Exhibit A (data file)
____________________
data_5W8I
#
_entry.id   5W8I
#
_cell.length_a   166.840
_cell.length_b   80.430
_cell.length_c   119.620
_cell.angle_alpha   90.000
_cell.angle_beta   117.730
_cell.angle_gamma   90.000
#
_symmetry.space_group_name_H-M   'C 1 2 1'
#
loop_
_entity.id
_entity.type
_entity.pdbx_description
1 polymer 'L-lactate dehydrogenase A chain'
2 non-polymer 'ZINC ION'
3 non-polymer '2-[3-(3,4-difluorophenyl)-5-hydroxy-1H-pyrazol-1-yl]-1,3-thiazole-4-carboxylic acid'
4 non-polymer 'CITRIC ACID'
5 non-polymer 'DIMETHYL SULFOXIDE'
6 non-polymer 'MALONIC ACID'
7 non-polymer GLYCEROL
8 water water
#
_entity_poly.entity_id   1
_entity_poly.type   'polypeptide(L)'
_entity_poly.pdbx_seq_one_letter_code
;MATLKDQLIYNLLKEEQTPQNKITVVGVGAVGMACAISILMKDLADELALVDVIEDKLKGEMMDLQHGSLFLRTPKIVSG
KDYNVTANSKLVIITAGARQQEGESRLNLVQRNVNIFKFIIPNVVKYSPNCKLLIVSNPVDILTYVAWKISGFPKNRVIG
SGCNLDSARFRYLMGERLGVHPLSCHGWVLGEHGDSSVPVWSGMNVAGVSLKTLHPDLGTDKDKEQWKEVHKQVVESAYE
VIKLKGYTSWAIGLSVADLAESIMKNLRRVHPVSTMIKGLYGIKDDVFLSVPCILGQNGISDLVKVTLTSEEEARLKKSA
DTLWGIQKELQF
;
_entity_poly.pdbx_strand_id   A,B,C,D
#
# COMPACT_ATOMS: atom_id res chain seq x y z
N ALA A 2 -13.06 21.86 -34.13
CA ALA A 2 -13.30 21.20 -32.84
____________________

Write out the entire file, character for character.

data_5W8I
#
_entry.id   5W8I
#
_cell.length_a   166.840
_cell.length_b   80.430
_cell.length_c   119.620
_cell.angle_alpha   90.000
_cell.angle_beta   117.730
_cell.angle_gamma   90.000
#
_symmetry.space_group_name_H-M   'C 1 2 1'
#
loop_
_entity.id
_entity.type
_entity.pdbx_description
1 polymer 'L-lactate dehydrogenase A chain'
2 non-polymer 'ZINC ION'
3 non-polymer '2-[3-(3,4-difluorophenyl)-5-hydroxy-1H-pyrazol-1-yl]-1,3-thiazole-4-carboxylic acid'
4 non-polymer 'CITRIC ACID'
5 non-polymer 'DIMETHYL SULFOXIDE'
6 non-polymer 'MALONIC ACID'
7 non-polymer GLYCEROL
8 water water
#
_entity_poly.entity_id   1
_entity_poly.type   'polypeptide(L)'
_entity_poly.pdbx_seq_one_letter_code
;MATLKDQLIYNLLKEEQTPQNKITVVGVGAVGMACAISILMKDLADELALVDVIEDKLKGEMMDLQHGSLFLRTPKIVSG
KDYNVTANSKLVIITAGARQQEGESRLNLVQRNVNIFKFIIPNVVKYSPNCKLLIVSNPVDILTYVAWKISGFPKNRVIG
SGCNLDSARFRYLMGERLGVHPLSCHGWVLGEHGDSSVPVWSGMNVAGVSLKTLHPDLGTDKDKEQWKEVHKQVVESAYE
VIKLKGYTSWAIGLSVADLAESIMKNLRRVHPVSTMIKGLYGIKDDVFLSVPCILGQNGISDLVKVTLTSEEEARLKKSA
DTLWGIQKELQF
;
_entity_poly.pdbx_strand_id   A,B,C,D
#
# COMPACT_ATOMS: atom_id res chain seq x y z
N ALA A 2 -13.06 21.86 -34.13
CA ALA A 2 -13.30 21.20 -32.84